Credit unions may typically be chartered to serve a specific employee or associational group or groups (often called a Select Employee Group or "SEG Charter"), all members of a trade, industry, or profession (a "TIP Charter"), or have a "Community Charter" (typically a field of membership of anyone who lives, works, goes to school, or attends religious services in a particular city, county, or counties).[18] When a credit union converts to a Community Charter from a SEG Charter or TIP Charter, it can continue to serve its existing members as well as anyone who lives, works, worships, or attends school within its new geographical field of membership, but cannot admit new members from its former SEG(s) or TIP (unless the group in question is located within "the new community credit union's boundaries").[19] Similarly, a credit union that converts to a TIP or SEG charter from a different charter type can no longer admit new members from its old field of membership.[18]

Typically, members' families – such as immediate family or household members – can also join the credit union.[18] In the United States, the National Credit Union Administration or a state regulator – depending upon whether or not the credit union is chartered by the federal government or by a state – decides whether or not to approve or deny proposed field of membership expansions or charter conversions to other credit union charters.[17]

Mergers of smaller credit unions with disparate membership bases often result in a credit union with a wide variety of ways to qualify to join; thus, a credit union may have a much broader "field of membership" than that credit union's name would imply.

Credit unions generally follow the principle of "once a member, always a member", which allows a member with a current credit union membership to remain a member even if s/he would otherwise no longer qualify to be such, such as leaving the company with whom s/he initially gained membership or moving outside the credit union's defined geographic area. However, many credit unions reserve the right of expulsion against a member who causes a financial loss.[20] Some credit unions also have expelled members, including elected Board and Supervisory Committee volunteers, for making whistleblower complaints against credit union management.[21][22][23]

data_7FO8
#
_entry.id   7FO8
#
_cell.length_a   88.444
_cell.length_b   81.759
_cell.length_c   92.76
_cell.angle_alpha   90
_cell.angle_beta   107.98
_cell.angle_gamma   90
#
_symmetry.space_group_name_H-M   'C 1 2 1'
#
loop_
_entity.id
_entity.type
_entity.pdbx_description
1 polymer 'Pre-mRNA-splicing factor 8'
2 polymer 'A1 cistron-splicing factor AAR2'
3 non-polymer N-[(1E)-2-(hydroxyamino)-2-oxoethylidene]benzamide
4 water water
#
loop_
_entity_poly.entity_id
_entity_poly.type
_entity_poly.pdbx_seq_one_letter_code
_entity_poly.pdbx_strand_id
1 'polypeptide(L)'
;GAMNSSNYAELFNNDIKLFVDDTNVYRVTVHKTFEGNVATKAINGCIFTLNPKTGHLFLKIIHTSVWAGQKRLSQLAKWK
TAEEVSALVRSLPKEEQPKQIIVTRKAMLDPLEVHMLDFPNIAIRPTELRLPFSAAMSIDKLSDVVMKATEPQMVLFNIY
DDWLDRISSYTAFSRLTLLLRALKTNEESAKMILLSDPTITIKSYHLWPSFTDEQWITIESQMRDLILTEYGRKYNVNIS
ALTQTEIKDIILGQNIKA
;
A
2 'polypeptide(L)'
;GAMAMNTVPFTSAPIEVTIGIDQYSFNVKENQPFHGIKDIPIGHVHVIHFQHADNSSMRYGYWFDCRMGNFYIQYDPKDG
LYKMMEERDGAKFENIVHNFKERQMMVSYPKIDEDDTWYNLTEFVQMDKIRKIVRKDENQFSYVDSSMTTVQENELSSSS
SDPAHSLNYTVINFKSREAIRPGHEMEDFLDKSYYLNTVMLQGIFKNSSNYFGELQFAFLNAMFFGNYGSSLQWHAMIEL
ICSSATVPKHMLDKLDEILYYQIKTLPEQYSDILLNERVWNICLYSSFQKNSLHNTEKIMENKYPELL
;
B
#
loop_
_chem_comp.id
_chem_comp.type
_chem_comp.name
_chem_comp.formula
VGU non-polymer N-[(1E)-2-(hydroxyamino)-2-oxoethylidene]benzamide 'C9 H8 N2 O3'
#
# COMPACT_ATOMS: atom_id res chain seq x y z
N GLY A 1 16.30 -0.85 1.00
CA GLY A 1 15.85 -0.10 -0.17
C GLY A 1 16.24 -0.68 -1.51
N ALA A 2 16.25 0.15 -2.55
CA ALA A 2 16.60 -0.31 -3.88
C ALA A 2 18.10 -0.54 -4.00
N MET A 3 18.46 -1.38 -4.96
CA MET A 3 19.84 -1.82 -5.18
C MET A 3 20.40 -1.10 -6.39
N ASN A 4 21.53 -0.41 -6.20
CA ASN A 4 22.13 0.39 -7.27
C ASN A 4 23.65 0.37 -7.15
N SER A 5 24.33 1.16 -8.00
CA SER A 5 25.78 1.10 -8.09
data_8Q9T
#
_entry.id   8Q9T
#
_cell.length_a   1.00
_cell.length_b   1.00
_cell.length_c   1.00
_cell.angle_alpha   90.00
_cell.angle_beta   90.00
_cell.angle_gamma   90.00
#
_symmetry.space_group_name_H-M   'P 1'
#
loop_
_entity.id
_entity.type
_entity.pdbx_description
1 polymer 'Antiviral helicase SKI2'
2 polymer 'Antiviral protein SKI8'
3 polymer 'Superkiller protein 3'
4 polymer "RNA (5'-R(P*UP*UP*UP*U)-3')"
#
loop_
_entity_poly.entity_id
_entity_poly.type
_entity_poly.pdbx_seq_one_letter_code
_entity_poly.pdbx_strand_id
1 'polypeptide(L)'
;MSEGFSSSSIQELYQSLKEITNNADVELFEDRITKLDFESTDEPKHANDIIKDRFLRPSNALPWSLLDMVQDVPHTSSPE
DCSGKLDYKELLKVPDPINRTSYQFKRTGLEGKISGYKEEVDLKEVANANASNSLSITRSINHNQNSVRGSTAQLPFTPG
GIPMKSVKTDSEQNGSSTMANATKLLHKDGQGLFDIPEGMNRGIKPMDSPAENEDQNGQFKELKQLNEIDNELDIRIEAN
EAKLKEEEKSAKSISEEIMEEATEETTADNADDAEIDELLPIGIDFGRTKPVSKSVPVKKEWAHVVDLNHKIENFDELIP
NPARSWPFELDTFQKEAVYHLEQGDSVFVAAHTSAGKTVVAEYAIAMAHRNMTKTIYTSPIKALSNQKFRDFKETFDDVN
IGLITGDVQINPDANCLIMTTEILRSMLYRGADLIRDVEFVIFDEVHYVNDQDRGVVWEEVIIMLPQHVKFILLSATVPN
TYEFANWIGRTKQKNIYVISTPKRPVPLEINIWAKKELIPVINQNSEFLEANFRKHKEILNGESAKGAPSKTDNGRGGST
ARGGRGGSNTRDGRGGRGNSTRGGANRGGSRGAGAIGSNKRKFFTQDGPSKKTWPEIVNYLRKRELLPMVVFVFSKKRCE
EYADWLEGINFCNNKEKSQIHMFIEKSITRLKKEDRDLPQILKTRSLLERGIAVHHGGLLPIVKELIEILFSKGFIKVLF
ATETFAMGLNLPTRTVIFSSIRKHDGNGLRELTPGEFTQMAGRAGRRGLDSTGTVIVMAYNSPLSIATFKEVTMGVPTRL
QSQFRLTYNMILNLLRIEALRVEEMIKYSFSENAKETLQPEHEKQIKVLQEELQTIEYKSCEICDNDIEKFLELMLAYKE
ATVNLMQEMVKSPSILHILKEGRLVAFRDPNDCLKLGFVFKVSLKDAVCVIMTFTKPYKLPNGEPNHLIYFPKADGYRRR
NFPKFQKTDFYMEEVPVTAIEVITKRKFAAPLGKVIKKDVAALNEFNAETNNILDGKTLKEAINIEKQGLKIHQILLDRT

Underserved and low-income areas

Federal credit unions may apply to the NCUA for Low-Income Credit Union or LICU status. To qualify for LICU status, the majority of the credit union's membership meet specific requirements in order to be considered "low-income". This LICU status allows the credit unions to benefit from certain NCUA programs to enhance its capacity to serve underserved populations who may otherwise lack access to credit or other financial services. In addition, some state regulators also provide for similar low-income designations.

Unlike banks, which were caught redlining underserved areas in the 1970s, credit unions are not subject to federal "community reinvestment" requirements, essentially because credit unions, by their nature and mission of "people helping people," already meet the financial needs of a broad spectrum of people that fall within their fields of membership, and play an active role in community development and growth.[citation needed] Credit unions, with the support of Republicans[16] have successfully lobbied to exempt themselves from the (U.S. federal) Community Reinvestment Act, the law that forces banks to provide services in low-income areas.

2006 Home Mortgage Disclosure Act data shows that U.S. credit unions approved 69% of low- and moderate-income borrowers' mortgage applications that they received, versus a 47% low/moderate-income borrower approval rate for other U.S. mortgage lenders, and also that U.S. credit unions approved 62% of minority members' mortgage applications, versus a 51% minority approval rate for other U.S. mortgage lenders.[24] The 2006 Home Mortgage Disclosure Act data also shows that 25.2% of all U.S. credit union mortgage originations were mortgages for low- or moderate-income borrowers, versus a 20.6% low- or moderate-income borrower mortgage origination percentage for other U.S. mortgage lenders.[25] The NCUA, however, has long discouraged U.S. credit unions from giving members loans that they may not be able to afford to repay and has forbidden other types of predatory lending and abusive credit practices.[26] Federal credit unions are also forbidden from charging prepayment penalties on loans.[27]

Credit unions vs banks

Establishing an account at a credit union usually requires a smaller deposit than that of a bank; credit unions usually require $5-$30 to open an account, while major banks sometimes require $50-$100 deposit. The required minimum deposit to join a credit union is called a share and establishes the depositor as a member with full ownership rights.

Tension has always existed between member-owned cooperative credit unions and for-profit banks in the US. When credit unions were first organizing in the United States in the early 20th century, the banking industry was opposed, remaining so ever since. Banks and bank trade associations consistently put anti-credit union legislation at the top of their agendas.[28]